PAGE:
Feed on

Jaguar greift Kaiman an

Cats typi­cal­ly aren’t fond of water, but jagu­ars in the Pant­anal Wet­lands of Bra­zil are a dif­fe­rent sto­ry. They swim qui­te easi­ly and prey on over 85 spe­ci­es in the area.

Natio­nal Geographic’s Luke Dol­lar took some ama­zing foo­ta­ge of a jagu­ar stal­king a cai­man befo­re attacking from the water. Tra­di­tio­nal­ly, it is the cai­man who attacks pray by stal­king them in the water, but the here roles are rever­sed. The jaguar’s spot­ted coat won’t pro­vi­de much camou­fla­ge against the wate­ry back­drop, so the jagu­ar is requi­red to be extre­me­ly ste­alt­hy and redu­ce spla­shing noi­ses as much as pos­si­ble. Even when swim­ming, the jagu­ar is essen­ti­al­ly silent.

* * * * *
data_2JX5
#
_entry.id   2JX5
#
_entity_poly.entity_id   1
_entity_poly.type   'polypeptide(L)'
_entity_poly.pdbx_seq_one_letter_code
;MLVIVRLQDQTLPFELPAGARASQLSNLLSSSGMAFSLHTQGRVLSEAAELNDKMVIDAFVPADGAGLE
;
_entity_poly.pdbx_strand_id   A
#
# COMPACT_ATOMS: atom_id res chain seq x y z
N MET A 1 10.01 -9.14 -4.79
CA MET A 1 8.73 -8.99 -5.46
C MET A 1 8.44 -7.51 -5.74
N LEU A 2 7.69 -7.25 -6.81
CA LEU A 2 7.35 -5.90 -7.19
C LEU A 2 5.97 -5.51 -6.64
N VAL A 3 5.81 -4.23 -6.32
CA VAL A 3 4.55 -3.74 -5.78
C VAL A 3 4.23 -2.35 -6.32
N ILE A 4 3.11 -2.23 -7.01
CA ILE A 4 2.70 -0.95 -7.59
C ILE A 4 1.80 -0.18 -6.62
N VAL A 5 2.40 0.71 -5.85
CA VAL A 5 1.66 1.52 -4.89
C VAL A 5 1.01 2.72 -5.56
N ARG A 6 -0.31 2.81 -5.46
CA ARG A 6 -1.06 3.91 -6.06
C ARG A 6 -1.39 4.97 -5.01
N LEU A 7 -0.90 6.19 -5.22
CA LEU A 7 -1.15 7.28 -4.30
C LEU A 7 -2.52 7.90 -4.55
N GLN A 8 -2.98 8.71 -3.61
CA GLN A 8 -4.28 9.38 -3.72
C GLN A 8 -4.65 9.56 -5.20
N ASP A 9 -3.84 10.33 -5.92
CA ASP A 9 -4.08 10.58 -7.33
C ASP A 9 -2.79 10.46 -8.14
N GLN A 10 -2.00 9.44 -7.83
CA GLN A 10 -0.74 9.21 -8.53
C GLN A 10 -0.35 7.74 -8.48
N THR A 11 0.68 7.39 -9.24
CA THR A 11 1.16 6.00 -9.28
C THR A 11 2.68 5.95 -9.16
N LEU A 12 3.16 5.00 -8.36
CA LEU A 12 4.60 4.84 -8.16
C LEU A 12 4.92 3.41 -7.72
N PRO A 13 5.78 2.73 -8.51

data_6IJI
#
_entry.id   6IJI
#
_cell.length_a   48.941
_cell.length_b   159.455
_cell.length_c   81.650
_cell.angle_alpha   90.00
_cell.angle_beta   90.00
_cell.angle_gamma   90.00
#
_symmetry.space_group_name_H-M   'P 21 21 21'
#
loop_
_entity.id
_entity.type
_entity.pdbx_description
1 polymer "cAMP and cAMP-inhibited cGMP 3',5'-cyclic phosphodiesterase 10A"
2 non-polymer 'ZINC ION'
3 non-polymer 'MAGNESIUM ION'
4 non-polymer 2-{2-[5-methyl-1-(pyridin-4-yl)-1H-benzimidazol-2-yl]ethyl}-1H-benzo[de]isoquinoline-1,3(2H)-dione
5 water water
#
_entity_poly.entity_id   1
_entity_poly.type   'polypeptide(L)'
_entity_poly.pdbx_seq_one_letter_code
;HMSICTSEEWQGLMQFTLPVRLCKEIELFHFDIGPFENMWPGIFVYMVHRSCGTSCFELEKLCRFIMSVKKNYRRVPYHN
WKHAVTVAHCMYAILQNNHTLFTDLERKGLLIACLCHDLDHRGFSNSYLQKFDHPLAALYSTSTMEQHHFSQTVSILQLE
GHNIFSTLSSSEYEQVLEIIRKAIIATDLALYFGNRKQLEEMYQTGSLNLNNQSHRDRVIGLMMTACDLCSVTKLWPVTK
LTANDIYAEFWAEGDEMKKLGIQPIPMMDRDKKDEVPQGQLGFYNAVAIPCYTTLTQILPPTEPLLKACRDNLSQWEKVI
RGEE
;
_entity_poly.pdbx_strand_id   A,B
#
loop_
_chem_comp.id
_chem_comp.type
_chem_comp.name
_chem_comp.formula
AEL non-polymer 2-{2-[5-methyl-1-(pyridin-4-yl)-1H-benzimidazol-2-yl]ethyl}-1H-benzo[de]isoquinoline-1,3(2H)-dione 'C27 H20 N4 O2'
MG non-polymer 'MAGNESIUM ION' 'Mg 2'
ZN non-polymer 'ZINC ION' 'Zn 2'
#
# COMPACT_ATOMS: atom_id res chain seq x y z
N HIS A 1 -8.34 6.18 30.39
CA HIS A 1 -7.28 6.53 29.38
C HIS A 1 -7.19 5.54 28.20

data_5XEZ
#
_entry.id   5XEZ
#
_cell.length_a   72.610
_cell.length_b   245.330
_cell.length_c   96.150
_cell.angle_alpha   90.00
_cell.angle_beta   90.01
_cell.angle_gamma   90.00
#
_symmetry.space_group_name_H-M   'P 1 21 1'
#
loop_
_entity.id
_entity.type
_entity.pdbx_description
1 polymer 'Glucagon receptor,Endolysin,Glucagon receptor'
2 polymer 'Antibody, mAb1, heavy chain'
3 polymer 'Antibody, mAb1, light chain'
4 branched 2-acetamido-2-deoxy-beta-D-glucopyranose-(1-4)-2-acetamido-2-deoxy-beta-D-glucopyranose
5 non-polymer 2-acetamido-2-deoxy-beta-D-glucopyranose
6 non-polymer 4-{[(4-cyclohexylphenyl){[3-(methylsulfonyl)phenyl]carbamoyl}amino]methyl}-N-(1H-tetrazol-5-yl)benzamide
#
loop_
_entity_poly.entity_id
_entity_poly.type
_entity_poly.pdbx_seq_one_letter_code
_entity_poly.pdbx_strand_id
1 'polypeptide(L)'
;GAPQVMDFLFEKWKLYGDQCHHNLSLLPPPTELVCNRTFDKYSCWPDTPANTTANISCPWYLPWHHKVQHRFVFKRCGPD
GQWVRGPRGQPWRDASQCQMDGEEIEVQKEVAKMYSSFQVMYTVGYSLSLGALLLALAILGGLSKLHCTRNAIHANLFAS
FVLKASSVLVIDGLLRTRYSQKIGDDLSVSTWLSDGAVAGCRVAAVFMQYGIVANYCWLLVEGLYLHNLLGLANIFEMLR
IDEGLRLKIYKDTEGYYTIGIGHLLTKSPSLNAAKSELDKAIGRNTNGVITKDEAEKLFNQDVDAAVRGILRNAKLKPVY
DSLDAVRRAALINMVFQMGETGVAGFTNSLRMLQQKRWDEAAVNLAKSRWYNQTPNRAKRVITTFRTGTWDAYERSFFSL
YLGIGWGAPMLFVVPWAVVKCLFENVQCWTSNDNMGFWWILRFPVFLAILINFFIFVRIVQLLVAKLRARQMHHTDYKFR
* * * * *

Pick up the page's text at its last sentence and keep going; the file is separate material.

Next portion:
As the jagu­ar leaps out of the water to attack, it chomps down right behind the caiman’s head, effec­tively dis­ab­ling its cen­tral ner­vous sys­tem and immo­bi­li­zing it. Out of all big cats, the jagu­ar has the most force behind its bite.


Leave a Reply